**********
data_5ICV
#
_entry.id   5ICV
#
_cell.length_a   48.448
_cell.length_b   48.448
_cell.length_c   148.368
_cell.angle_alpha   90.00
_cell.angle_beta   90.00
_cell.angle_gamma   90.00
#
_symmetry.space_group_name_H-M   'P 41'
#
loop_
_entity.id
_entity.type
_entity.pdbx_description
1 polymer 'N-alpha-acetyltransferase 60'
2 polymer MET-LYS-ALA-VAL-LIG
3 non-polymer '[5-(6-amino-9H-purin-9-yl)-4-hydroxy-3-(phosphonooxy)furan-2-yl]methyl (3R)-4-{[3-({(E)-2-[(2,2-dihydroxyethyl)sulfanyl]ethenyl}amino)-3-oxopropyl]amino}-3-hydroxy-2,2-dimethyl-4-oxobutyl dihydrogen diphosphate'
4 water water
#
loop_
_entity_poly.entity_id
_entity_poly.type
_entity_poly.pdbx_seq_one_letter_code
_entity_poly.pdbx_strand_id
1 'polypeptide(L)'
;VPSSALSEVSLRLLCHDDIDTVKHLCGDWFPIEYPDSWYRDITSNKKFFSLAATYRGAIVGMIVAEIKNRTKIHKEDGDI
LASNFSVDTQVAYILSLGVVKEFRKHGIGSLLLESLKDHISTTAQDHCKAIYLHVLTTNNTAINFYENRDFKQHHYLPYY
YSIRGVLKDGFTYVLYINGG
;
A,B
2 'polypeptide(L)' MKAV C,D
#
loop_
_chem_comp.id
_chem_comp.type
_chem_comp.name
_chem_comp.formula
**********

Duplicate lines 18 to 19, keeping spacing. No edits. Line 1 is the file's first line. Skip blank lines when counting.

1 polymer 'N-alpha-acetyltransferase 60'
2 polymer MET-LYS-ALA-VAL-LIG